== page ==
Houtman Abrolhos has an extremely high diversity of echinoderms, with 172 species having been recorded there. 63% of these are tropical species, 14% are temperate, and 22% are endemic to Western Australia. None is endemic to the Houtman Abrolhos.[66] Published surveys have not included observations of the crown-of-thorns starfish (Ananthaster planci), but individuals have occasionally been observed there.[57] For a complete list of species, see list of echinoderms of the Houtman Abrolhos.

Other invertebrates

The sponges of the Houtman Abrolhos are poorly studied, although 109 species of demosponge have been collected there. In the most recent survey, 77 species were collected, of which around half are probably new to science. Only two locations were surveyed in this study, however, so this figure is likely to represent only a small proportion of the total sponge fauna of the Houtman Abrolhos; the islands are therefore thought to harbour an extremely rich diversity of sponges. A preliminary assessment suggested that there were more temperate species than tropical, which stands in marked contrast to most other groups.[67]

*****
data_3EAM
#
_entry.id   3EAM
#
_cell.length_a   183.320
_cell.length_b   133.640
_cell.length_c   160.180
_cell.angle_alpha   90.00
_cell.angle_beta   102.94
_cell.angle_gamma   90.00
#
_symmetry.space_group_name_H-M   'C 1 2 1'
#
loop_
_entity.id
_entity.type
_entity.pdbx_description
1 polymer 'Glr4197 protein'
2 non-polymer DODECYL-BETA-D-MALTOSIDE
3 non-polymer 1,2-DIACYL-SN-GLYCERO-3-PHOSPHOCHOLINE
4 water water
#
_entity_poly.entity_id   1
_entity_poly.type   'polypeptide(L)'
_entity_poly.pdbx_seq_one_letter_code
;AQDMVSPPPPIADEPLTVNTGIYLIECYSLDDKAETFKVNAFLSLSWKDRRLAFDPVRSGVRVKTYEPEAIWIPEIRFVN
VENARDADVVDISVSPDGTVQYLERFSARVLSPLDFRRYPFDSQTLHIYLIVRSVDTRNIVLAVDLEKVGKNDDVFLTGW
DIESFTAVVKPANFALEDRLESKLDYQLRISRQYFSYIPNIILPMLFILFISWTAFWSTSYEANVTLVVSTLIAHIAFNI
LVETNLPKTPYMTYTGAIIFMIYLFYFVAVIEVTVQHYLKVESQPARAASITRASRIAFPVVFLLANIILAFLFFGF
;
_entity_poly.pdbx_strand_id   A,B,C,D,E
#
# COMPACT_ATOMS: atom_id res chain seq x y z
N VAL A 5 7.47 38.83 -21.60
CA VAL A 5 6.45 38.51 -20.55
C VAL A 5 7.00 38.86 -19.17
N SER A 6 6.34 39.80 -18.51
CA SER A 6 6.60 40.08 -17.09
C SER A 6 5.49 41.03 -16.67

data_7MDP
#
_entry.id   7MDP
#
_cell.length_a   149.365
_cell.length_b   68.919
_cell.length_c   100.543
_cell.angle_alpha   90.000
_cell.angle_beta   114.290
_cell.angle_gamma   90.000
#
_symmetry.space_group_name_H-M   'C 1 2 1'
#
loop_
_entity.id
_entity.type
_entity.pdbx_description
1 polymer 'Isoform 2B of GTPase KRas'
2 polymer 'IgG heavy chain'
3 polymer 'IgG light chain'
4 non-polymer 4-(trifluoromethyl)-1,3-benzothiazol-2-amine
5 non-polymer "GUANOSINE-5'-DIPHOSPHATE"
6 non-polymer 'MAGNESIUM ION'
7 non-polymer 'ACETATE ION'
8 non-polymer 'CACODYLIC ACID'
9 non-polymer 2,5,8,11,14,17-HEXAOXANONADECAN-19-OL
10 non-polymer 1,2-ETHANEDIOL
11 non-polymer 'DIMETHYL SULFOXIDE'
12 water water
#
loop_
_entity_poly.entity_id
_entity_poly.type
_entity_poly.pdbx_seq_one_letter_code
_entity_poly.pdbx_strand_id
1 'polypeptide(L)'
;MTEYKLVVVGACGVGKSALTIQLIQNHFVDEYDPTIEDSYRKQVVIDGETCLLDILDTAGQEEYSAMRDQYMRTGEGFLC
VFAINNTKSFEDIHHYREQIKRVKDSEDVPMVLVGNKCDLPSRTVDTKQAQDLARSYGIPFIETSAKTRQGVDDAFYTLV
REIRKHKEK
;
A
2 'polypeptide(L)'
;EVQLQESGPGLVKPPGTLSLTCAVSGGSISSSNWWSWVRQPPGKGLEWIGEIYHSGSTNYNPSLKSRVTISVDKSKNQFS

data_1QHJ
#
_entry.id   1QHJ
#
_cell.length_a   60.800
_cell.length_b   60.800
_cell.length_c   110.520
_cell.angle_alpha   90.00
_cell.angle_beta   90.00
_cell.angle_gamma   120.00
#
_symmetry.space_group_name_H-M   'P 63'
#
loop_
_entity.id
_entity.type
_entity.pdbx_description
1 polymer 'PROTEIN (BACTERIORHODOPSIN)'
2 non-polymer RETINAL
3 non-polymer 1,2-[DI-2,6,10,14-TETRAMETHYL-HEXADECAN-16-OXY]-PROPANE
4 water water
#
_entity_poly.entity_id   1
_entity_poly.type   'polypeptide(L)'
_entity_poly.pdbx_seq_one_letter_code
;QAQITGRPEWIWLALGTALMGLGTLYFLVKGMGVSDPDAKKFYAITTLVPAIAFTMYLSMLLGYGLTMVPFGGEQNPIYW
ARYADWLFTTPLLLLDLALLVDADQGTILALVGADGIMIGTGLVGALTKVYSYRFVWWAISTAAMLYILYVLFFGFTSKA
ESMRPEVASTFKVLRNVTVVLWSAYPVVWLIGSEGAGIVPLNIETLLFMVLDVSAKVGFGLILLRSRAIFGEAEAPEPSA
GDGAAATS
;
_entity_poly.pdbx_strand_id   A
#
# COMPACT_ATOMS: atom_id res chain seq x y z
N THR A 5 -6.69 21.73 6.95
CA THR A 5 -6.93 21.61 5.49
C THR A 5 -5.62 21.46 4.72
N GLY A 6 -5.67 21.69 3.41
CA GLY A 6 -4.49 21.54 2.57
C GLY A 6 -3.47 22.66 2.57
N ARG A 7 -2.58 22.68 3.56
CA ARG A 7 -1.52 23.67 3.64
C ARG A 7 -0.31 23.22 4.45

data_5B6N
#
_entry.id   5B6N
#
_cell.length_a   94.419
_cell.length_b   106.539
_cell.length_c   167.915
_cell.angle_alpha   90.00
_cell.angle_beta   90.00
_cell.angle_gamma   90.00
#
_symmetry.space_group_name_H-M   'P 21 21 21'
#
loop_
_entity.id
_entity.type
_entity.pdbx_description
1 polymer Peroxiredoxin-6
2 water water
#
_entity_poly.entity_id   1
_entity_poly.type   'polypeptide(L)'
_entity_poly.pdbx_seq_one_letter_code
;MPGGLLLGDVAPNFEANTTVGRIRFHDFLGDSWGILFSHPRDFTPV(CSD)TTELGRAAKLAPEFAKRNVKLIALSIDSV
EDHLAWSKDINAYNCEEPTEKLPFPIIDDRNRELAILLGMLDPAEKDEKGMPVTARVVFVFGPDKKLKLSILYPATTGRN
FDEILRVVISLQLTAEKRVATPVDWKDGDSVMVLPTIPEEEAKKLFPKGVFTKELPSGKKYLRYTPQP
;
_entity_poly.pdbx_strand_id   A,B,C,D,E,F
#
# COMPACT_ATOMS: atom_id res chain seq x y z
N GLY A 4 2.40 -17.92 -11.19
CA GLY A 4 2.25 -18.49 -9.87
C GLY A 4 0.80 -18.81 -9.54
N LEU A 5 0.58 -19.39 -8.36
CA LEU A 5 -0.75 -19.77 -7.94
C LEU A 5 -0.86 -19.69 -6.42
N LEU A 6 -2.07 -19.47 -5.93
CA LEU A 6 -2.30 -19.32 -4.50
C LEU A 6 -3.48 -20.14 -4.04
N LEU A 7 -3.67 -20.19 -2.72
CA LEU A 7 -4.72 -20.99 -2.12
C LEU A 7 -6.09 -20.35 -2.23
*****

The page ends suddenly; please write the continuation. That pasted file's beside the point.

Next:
The marine worms identified at the Houtman Abrolhos include 22 species of the polychaete family Terebellidae,[68] and 16 species of the family oligochaete family Tubificidae.[69] For a list of species, see list of worms of the Houtman Abrolhos.

A total of 38 hydroid species have been collected at the Houtman Abrolhos. 34 of these are leptothecates, the remainder being anthoathecates. 92% of the species attach to temperate algae, the others to coral rubble.[70] For a list of species, see list of hydroids of the Houtman Abrolhos.

Human uses

Fishing and other visitors

Fresh water has always been a significant constraint on any permanent settlement. Aside from the early castaways noted above, the Islands have only had a small seasonal population of fishermen. The present fishermen all have permanent residence elsewhere, mainly in Geraldton, but their island shacks are used as a base during the season. For example, North Island has a seasonal camp for western rock lobster fishers, with individual moorings and simple dwellings. During lobster season, which runs from 15 March to 30 June, the island hosts up to 130 people. The camp is serviced by a carrier boat, the North Islander, which visits the island every three days, bringing supplies and taking out the catch and any domestic waste.